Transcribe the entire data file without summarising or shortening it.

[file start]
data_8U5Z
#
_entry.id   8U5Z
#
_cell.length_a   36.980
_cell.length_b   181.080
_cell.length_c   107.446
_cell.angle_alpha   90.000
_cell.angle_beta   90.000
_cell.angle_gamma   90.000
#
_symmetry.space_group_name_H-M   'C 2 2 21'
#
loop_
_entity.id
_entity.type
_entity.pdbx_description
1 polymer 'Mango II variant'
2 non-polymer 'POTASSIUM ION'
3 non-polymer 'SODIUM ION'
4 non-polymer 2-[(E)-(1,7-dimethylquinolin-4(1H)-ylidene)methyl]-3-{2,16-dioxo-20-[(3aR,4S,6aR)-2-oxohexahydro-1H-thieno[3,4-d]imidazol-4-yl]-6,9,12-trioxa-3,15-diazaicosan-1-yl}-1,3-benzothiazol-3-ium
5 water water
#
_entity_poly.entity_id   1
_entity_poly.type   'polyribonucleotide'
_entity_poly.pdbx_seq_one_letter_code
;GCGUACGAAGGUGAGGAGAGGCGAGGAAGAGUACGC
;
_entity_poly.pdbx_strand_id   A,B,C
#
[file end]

data_8U5Z
#
_entry.id   8U5Z
#
_cell.length_a   36.980
_cell.length_b   181.080
_cell.length_c   107.446
_cell.angle_alpha   90.000
_cell.angle_beta   90.000
_cell.angle_gamma   90.000
#
_symmetry.space_group_name_H-M   'C 2 2 21'
#
loop_
_entity.id
_entity.type
_entity.pdbx_description
1 polymer 'Mango II variant'
2 non-polymer 'POTASSIUM ION'
3 non-polymer 'SODIUM ION'
4 non-polymer 2-[(E)-(1,7-dimethylquinolin-4(1H)-ylidene)methyl]-3-{2,16-dioxo-20-[(3aR,4S,6aR)-2-oxohexahydro-1H-thieno[3,4-d]imidazol-4-yl]-6,9,12-trioxa-3,15-diazaicosan-1-yl}-1,3-benzothiazol-3-ium
5 water water
#
_entity_poly.entity_id   1
_entity_poly.type   'polyribonucleotide'
_entity_poly.pdbx_seq_one_letter_code
;GCGUACGAAGGUGAGGAGAGGCGAGGAAGAGUACGC
;
_entity_poly.pdbx_strand_id   A,B,C
#